If your life were a song, what kind of a song would be it? Would it be a Latin American protest song, trova music fatalistic and sad yearning for the communist dictatorships to free you from your freedom; ‘Todavia Cantamos’ by Mercedes Sosa, “We still sing, we still beg, we still dream, we still wait. Despite the beatings—”. Maybe ‘Ojala’ by Silvio Rodriguez, “Hopefully something will happen which will erase you forever, a blinding light, a burst of snow, or at least let death come for me to see you no more—”. Maybe it would be a cotton candy pop song, epicurean and nihilistic, Avicii signing about ‘The Nights’, “One day you’ll leave this world behind, so live a life you will remember” until he killed himself, leaving the world early and with no memories at all to speak of.
For Ayn Rand life is to be lived as an Anthem, “a song or hymn of praise or gladness”. There’s something about Rand’s writing which only those who understand it catch; those who do not being too busy desperately seeking to identify flaws or denigrating its style (that is if they have even read it, most of its detractors reading only cherry picked blurbs from Huffington Post or ranting about a three word title). So what is it, that we identify with?
It’s the feeling of wonder.
Anthem is a novel about wonder. It’s a novel about discovery: the discovery of self, the discovery of privacy, the discovery of love, the discovery of creative ability, and the discovery of the world – the wondrous world all around us. A world that wills us to throw off the chains which hold us fast and march fiercely and fearlessly forward, ignoring those who tell us we should not, that we must not, that we cannot. Desperate voices which tremble in fear and weakness, anxious in their own impotence because they know that we are held in their world with only the strength of a lie; a lie, however, like any good lie, which has a spark of truth. That spark being that we are essential to them; that in fact their world crumbles away at the quietest breathy utterance of that single word, “I”.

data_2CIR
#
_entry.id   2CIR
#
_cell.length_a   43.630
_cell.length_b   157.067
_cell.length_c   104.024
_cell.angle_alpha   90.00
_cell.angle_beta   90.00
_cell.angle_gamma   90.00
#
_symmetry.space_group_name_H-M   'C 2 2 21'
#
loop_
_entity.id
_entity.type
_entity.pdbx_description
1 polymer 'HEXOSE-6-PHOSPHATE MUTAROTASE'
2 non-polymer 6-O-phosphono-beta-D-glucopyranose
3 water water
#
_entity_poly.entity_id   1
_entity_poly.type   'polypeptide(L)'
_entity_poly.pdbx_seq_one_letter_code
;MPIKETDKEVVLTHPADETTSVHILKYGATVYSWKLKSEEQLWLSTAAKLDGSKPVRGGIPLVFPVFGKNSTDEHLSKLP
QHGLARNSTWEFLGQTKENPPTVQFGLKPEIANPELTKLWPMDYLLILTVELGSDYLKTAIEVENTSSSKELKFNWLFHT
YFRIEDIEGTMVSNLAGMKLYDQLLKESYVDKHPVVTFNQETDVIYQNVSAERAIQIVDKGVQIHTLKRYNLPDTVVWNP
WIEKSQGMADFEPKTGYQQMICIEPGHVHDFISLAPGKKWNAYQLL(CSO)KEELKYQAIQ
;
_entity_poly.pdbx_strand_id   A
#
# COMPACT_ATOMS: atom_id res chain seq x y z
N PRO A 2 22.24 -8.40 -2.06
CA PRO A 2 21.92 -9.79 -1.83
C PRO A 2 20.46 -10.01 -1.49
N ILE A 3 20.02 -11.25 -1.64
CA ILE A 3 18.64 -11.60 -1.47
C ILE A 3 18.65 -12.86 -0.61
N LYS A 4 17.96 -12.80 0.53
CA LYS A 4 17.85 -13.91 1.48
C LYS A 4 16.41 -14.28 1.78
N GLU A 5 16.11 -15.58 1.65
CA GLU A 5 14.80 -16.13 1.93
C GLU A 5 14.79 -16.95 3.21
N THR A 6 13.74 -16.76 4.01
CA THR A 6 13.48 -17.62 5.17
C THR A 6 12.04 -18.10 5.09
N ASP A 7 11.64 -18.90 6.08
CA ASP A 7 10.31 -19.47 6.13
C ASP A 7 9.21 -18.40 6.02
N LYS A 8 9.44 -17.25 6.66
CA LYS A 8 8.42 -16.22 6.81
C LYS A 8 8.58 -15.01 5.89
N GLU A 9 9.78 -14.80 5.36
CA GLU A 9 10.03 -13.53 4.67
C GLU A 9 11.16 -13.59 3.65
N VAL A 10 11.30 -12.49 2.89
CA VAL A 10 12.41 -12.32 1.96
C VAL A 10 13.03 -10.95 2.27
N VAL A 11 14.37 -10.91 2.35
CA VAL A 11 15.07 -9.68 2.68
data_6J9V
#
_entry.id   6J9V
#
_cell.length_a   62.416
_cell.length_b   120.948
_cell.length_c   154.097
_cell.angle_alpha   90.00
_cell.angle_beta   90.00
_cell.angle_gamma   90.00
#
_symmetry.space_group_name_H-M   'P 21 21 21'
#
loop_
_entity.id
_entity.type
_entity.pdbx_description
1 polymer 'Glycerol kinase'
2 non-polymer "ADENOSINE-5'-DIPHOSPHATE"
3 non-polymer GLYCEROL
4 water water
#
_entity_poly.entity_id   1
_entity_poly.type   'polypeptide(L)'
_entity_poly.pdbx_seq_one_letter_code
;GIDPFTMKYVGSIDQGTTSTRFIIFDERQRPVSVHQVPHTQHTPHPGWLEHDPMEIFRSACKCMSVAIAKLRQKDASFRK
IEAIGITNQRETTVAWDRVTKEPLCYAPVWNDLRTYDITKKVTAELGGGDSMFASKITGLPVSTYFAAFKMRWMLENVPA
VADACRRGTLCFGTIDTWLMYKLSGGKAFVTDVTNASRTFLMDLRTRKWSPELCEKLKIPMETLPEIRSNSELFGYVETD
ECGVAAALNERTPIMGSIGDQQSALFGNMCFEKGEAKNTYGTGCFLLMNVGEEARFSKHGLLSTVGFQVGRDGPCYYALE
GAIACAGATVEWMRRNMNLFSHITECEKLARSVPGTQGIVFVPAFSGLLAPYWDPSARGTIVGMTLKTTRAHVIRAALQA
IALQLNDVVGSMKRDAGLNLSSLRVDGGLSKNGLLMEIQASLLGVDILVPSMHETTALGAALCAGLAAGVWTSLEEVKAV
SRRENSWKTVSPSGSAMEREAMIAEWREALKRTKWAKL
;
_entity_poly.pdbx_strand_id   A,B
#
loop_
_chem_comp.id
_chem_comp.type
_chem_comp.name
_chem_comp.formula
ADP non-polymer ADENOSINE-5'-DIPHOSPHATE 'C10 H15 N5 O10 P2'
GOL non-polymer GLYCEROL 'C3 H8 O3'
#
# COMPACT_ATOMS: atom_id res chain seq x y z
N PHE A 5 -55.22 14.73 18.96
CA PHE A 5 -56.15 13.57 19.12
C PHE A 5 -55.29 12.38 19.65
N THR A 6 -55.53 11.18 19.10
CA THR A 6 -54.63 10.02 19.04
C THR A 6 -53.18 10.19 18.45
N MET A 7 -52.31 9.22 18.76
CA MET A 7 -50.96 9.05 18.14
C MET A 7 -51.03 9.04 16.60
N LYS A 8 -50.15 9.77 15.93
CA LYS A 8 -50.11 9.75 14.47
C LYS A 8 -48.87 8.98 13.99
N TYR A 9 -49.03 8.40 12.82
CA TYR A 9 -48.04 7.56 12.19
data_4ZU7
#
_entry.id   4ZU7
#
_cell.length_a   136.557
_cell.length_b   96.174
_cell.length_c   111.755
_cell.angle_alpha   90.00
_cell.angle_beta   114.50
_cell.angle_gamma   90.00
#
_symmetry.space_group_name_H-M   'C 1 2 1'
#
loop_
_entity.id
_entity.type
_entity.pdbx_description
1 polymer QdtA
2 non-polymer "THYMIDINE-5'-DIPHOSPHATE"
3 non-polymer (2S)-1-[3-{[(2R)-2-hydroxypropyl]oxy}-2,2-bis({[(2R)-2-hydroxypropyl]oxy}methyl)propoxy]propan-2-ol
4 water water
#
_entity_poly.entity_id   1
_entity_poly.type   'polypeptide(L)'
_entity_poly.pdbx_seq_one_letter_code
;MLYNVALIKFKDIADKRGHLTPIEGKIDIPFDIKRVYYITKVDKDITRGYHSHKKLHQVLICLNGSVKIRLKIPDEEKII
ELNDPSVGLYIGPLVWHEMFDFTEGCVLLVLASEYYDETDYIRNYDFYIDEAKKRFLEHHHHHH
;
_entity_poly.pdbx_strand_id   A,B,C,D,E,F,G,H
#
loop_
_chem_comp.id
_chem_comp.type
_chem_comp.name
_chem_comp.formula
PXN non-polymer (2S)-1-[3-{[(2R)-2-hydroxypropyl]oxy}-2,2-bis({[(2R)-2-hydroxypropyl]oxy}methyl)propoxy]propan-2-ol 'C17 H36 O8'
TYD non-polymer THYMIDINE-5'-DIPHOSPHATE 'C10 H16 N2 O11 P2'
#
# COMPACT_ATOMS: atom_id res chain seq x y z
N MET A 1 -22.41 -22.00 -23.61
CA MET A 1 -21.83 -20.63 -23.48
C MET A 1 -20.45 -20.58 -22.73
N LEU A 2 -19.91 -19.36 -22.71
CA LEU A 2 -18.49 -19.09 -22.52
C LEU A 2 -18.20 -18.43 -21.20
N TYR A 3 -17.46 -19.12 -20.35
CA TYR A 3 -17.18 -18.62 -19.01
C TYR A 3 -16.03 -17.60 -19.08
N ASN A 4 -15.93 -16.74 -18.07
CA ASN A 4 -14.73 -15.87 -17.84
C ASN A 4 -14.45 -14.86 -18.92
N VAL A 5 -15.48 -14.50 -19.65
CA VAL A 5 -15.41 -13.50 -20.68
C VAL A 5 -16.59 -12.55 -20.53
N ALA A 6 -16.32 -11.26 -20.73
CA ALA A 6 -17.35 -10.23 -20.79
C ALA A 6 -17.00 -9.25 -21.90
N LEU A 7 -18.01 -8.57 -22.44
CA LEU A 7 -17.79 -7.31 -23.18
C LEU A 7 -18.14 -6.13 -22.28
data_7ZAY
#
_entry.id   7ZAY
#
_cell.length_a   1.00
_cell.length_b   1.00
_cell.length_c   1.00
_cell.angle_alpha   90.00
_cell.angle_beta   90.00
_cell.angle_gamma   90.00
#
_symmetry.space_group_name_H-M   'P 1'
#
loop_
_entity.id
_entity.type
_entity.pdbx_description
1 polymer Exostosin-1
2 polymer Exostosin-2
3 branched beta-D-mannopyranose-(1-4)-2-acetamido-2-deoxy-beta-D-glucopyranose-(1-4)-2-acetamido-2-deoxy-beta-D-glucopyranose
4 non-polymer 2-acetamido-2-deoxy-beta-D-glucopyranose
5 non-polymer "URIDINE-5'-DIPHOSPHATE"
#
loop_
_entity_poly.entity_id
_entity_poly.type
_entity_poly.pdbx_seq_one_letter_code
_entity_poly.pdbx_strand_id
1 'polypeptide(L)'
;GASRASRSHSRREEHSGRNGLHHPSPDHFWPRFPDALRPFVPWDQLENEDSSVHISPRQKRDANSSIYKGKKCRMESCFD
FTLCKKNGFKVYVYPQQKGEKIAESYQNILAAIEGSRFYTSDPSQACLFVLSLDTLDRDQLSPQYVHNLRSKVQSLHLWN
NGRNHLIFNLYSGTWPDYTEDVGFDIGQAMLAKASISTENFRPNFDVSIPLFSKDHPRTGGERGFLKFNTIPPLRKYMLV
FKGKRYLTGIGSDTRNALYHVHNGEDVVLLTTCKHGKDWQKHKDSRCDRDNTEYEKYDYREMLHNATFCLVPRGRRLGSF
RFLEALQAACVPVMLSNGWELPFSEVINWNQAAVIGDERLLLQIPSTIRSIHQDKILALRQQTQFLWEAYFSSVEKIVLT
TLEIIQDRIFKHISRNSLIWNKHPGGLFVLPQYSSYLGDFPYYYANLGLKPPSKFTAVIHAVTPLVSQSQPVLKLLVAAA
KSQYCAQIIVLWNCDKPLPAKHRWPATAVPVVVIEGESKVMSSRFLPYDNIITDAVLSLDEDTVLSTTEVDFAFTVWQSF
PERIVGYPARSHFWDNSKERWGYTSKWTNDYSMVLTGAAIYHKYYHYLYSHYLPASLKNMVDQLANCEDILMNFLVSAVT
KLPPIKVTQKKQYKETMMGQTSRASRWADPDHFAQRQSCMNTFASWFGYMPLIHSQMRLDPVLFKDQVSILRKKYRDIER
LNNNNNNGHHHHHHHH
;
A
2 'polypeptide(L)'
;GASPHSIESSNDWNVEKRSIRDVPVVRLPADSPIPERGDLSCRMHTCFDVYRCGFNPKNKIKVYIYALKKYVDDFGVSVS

Those whose worlds are built upon the employ of slaves fear this word above all else. Those who don’t understand Ayn Rand won’t know what I’m talking about (and will mostly likely fill my Twitter feed with sewage).
Anthem is not a new novel – what is new is the “Graphic Novel” edition recently released by Jennifer Grossman and Dan Parsons at the Atlas Society. I found this short novel to be extremely compatible with that genre; and the Atlas Society did a magnificent job with the art which is sort of “Soviet Socialist Realism” turned on its head – which was Ayn Rand’s style all along (the haters won’t recognize this either) – we can call it maybe “Idealist Realism” or maybe, just maybe “Realism of Wonder”. Yes I like that last one the best.
So buy this novel, its not on Amazon right now but you can go to their web site here and purchase a copy. You’ll be happy you did; and mine is going in my Ayn Rand collection… But probably after I read it again.